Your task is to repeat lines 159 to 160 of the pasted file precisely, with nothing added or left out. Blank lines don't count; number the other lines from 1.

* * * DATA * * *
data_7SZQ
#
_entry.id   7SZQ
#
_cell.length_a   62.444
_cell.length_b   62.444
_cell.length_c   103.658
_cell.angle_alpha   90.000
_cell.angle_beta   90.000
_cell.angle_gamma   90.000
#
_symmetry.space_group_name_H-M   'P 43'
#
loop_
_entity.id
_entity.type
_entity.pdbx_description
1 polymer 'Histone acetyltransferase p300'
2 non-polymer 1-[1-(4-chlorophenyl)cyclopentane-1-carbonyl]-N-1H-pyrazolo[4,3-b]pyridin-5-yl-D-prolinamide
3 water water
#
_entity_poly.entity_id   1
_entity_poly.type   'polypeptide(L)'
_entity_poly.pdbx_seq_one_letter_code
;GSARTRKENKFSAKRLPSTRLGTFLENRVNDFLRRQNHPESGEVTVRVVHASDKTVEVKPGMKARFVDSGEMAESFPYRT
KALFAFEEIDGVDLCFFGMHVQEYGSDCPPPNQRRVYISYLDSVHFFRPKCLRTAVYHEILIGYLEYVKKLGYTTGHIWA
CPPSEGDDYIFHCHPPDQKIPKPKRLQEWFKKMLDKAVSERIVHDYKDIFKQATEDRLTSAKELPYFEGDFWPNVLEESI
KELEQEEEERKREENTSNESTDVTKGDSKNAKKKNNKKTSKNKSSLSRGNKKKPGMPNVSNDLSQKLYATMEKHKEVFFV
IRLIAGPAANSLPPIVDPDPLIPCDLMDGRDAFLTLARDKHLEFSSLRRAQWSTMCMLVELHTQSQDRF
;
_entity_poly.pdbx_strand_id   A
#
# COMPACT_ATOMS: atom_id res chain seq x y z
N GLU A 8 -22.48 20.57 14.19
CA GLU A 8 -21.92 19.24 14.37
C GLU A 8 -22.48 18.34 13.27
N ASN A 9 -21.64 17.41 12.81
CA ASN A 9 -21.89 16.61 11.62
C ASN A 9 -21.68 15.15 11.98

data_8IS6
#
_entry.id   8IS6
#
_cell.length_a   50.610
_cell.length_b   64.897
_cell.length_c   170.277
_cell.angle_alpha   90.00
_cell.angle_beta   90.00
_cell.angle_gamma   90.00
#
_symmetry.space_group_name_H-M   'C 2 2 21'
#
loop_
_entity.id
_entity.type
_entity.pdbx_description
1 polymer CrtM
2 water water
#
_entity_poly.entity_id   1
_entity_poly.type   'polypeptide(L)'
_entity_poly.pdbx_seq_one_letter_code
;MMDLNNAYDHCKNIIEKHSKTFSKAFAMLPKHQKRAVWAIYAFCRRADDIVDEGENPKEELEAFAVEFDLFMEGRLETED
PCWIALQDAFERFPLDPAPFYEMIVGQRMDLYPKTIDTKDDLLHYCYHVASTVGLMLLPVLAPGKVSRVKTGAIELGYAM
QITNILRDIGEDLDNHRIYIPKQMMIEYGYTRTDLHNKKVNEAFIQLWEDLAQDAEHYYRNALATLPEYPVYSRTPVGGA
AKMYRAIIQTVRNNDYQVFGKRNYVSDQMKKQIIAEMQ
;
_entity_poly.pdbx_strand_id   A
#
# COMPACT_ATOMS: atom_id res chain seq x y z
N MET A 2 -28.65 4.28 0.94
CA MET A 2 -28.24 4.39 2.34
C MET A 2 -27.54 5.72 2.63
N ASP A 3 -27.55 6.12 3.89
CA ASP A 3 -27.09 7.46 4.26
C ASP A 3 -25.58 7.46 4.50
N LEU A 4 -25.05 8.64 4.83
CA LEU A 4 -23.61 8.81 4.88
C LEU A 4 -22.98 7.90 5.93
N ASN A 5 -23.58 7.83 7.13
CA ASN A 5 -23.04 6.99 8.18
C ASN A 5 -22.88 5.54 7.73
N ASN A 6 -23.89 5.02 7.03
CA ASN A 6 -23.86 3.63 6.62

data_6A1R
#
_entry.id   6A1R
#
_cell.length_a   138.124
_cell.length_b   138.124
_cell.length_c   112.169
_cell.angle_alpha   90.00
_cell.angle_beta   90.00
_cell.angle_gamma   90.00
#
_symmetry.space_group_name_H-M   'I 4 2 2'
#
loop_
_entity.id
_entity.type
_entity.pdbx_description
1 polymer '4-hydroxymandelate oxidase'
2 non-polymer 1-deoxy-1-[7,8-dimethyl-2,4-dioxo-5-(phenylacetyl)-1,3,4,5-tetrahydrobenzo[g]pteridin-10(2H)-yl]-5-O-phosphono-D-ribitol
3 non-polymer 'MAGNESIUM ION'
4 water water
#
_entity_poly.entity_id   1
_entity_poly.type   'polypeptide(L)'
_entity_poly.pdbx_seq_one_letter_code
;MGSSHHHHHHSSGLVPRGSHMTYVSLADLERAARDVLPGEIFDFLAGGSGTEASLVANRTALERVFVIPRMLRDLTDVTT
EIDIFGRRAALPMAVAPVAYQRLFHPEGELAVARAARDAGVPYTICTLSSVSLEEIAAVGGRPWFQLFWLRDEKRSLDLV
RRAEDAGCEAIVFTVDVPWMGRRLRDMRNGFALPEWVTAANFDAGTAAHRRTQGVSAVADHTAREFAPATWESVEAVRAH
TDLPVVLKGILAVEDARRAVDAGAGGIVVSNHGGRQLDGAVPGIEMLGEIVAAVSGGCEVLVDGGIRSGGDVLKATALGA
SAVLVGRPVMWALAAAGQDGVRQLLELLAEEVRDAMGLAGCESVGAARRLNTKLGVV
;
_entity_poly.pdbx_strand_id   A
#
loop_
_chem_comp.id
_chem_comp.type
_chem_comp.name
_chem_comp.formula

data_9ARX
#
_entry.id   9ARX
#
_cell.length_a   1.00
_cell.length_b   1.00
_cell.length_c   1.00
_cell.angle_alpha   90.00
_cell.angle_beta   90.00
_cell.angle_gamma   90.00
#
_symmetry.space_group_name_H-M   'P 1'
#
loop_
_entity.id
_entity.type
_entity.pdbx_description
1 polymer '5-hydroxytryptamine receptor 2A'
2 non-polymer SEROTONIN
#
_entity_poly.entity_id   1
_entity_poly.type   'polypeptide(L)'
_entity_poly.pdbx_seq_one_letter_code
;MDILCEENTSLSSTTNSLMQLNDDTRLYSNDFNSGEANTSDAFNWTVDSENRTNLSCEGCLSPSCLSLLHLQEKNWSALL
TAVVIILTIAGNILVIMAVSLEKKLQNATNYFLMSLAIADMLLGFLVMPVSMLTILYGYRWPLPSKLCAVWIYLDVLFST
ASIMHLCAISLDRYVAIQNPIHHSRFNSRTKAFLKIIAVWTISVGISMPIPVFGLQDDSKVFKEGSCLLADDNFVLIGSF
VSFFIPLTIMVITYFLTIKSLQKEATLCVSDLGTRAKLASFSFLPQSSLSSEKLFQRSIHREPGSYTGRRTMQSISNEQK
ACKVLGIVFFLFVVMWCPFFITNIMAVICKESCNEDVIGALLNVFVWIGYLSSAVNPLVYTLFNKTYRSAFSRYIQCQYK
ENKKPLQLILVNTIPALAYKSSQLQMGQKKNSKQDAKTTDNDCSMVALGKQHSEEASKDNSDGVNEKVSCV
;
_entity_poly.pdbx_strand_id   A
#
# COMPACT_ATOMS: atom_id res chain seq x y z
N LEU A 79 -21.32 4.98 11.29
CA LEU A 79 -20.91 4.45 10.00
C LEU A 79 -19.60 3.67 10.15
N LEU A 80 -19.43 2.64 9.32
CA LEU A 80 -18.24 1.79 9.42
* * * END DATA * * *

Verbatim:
N LEU A 80 -19.43 2.64 9.32
CA LEU A 80 -18.24 1.79 9.42